When working with the WordPress Theme Customizer, one of the things you may find yourself doing is writing out inline styles into one of the templates for your theme. Most likely, this will happen within the context of your header template since that’s where most of your styles and JavaScript sources are included.

Sure, it’s possible to handle a lot of the work via JavaScript and to use separate stylesheets to handle the general styles, but if you’re looking to set something up like, say, backgrounds that can be selected via the Theme Customizer, then you’re going to need to write out inline styles.

And if you’re in the habit of keeping your code separated such as styles reside in CSS files, behavior functionality resides in JavaScript files, and templates hold markup and PHP, then this can be a little bit annoying. It breaks the trend, you know?

There is somewhat of a solution to this, though.

Whenever I’ m working with the Theme Customizer, I make sure to do several things:

  1. Have a JavaScript file solely dedicated to working with the Theme Customizer API. I don’t want to mix that logic in with anything else as it’s got a single purpose that I don’t want cluttered with other code. I’ll combine it into a single script later, but during development, I will have a theme-customizer.js.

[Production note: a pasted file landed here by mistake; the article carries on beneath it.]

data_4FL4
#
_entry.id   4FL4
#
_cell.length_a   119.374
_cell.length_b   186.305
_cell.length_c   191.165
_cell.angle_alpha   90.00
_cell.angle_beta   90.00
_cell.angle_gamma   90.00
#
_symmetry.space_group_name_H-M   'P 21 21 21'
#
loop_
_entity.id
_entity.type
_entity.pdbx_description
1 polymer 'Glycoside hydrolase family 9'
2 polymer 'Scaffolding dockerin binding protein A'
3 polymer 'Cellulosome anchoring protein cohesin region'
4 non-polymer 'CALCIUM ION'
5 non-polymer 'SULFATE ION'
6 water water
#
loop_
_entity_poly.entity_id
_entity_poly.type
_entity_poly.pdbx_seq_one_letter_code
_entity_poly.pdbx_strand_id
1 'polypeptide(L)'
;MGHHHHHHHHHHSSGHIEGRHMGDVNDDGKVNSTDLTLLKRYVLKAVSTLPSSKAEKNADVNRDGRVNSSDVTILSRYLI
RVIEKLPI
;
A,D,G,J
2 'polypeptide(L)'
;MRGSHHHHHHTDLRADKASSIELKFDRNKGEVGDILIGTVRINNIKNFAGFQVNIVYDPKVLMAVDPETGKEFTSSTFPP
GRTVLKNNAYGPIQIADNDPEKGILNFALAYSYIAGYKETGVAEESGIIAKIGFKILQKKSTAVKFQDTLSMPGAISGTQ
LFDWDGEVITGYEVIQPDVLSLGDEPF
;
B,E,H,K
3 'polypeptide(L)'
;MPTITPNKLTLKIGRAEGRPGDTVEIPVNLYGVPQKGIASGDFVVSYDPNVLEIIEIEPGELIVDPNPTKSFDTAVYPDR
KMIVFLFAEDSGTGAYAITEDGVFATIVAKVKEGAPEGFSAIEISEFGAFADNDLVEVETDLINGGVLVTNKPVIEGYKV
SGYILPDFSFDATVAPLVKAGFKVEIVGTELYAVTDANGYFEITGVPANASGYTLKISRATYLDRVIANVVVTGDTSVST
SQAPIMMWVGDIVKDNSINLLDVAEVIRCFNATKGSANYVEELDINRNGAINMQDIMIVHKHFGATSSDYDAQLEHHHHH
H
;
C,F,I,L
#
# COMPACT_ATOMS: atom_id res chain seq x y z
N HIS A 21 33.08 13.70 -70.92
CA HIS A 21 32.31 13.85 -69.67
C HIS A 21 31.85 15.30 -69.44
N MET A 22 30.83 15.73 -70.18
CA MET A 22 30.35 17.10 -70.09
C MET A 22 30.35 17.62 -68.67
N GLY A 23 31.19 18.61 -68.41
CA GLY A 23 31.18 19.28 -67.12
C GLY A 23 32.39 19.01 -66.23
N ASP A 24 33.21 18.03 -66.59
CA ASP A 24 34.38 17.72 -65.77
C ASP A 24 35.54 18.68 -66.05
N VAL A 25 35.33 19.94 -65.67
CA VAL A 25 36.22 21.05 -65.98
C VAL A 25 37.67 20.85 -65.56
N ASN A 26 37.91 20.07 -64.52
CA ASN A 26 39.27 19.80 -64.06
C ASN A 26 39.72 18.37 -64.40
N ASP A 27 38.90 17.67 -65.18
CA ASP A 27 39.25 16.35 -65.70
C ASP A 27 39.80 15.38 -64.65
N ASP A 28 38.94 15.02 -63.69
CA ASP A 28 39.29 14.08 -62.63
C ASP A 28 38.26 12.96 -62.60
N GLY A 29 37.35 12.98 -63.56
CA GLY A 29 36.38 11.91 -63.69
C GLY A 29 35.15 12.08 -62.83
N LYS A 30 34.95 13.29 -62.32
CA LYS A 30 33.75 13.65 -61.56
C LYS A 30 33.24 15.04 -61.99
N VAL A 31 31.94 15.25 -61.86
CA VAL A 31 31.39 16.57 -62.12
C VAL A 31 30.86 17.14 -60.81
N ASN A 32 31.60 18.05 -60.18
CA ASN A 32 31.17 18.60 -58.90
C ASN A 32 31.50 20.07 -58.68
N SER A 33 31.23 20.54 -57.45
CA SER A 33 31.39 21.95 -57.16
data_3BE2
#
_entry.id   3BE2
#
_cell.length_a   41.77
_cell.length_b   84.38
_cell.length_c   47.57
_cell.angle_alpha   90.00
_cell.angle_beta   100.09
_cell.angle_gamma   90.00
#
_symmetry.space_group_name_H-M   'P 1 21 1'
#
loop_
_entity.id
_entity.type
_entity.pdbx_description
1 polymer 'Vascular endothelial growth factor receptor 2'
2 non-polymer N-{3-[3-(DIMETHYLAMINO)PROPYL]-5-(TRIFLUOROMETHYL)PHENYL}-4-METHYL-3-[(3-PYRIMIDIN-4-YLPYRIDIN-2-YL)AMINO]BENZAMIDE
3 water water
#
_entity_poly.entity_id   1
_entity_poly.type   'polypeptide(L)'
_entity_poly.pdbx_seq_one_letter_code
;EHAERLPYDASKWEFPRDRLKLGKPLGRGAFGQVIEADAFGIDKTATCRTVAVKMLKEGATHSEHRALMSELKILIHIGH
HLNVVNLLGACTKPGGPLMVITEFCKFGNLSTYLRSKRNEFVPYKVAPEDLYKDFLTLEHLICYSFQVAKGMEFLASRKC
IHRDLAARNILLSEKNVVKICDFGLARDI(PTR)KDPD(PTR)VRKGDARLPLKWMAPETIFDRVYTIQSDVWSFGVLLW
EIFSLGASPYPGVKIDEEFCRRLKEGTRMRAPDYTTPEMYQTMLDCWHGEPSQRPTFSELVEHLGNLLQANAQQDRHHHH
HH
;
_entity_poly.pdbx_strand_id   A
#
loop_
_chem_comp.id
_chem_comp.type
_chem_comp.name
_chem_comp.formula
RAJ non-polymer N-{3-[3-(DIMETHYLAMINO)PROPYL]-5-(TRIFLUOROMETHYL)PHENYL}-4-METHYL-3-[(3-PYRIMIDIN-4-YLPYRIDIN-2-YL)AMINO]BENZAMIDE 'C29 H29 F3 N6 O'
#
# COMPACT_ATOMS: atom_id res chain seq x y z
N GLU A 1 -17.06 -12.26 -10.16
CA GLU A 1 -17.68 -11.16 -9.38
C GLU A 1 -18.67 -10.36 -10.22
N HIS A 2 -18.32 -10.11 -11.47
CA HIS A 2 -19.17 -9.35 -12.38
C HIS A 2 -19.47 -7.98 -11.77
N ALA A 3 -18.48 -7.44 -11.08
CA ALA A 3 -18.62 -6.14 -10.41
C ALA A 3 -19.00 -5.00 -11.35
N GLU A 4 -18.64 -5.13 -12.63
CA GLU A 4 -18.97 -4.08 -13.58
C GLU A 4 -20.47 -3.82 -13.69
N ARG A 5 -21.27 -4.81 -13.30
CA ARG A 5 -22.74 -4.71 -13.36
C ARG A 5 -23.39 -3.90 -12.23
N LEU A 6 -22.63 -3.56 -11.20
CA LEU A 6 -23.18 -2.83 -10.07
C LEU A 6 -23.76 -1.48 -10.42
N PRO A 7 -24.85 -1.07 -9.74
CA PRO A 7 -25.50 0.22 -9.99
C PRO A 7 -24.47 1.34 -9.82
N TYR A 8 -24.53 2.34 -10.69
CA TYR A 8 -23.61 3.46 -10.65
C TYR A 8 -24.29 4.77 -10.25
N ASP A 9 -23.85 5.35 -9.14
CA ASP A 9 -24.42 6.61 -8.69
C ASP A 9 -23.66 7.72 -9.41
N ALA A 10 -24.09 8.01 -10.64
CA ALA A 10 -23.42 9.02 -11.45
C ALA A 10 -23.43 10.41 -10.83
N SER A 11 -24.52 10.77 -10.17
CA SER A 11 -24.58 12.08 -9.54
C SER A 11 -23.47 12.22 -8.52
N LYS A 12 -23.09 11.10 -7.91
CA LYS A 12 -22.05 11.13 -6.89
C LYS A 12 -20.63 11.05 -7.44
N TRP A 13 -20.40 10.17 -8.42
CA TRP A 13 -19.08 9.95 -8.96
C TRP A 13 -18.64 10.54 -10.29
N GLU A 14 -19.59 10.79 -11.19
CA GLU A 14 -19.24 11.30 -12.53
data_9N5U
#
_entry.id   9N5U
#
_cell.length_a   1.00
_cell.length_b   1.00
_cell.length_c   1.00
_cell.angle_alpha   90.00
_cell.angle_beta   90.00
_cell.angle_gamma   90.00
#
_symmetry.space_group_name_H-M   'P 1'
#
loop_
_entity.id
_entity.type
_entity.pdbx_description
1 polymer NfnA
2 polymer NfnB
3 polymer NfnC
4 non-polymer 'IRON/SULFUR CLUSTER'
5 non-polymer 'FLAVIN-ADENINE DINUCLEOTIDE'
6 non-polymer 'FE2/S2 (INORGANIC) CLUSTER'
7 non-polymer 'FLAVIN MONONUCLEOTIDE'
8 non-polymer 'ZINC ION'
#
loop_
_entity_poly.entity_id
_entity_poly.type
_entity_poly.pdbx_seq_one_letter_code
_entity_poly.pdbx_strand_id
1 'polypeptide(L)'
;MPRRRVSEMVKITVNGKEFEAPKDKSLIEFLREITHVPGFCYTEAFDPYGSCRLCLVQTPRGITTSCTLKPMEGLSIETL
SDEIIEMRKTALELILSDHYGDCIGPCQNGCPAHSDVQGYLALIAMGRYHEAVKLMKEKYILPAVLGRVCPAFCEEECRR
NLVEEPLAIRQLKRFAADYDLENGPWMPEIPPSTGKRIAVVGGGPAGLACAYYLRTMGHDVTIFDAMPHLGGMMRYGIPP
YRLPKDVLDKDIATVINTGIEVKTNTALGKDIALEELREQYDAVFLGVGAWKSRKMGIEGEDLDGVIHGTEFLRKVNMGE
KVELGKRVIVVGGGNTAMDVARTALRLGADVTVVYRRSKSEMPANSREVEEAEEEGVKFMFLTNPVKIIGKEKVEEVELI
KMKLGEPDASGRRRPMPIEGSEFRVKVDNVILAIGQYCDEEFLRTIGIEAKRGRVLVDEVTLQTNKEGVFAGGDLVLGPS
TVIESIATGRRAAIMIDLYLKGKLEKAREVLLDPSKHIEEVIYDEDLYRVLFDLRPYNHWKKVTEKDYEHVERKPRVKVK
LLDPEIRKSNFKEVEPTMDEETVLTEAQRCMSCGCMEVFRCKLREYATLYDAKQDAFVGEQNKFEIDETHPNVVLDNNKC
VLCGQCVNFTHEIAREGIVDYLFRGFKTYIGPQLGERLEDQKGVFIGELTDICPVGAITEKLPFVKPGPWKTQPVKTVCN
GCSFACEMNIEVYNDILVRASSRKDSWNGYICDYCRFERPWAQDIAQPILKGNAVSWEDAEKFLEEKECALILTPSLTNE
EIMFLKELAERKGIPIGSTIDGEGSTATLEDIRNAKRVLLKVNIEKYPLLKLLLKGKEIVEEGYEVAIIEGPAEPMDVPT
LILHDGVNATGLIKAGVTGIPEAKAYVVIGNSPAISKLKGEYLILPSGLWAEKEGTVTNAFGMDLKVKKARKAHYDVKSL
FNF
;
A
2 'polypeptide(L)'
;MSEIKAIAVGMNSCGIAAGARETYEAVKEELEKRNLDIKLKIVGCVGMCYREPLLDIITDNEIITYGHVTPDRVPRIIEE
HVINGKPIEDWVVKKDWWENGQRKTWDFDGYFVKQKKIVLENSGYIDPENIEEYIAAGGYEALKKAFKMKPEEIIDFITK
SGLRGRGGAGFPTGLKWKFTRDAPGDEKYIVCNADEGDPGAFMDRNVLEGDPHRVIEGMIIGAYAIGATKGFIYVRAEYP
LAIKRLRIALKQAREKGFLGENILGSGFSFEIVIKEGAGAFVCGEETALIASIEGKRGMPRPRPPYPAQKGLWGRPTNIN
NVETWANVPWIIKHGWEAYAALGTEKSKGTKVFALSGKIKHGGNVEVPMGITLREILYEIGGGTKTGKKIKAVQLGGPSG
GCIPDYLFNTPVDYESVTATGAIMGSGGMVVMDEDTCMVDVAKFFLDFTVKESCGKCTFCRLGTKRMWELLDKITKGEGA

2. Have a theme-customizer.php file that’s responsible or defining and setting up all of the functionality specficially for the theme and its relationship to the customizer. Here, all of the sections, settings, and other features are defined but nothing else. Like the JavaScript file, this file is used solely to integrate the customizer into the theme.

In addition to those two files, I also maintain a template part (or partial, as some refer to it), that I normally call customizer.php. The file may look something like this:

As you can tell from the code, the file is responsible for checking the values of the theme modifications via the WordPress API and then updating them accordingly via inline styles.

Though we can’t write this out directly into a separate CSS file (which would be ideal), we can write it out into a separate file that helps with maintainability throughout the course of a theme’s lifetime. Then, once it’s defined, you can easily include it in the header template with the following line (just after the wp_head):

It’s simple, sure, but things like this can go along way into making it much easier to keep your code logically separated into cohesive components that can be easily developed and maintained over time.

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Join the conversation! 13 Comments

  1. Hi, Tom.

    Is there any difference using the “get_template_part()” before “wp_head()” ?

    I always end the with “wp_head()” and I was wondering if it is only a superstition that I have…

    Thanks

  2. Inspired by the Make Theme (by Theme Foundry), I started using a style builder (https://github.com/devinsays/customizer-library#styles). But I totally agree about separating out all that logic into its own file. I generally use “styles.php”.

  3. I have to admit this is why I never used the theme customizer with any themes I’ve built. I like the concept but I feel like from a development standpoint it was always a pain to keep things separated. This definitely helps solves that issue. Thank you.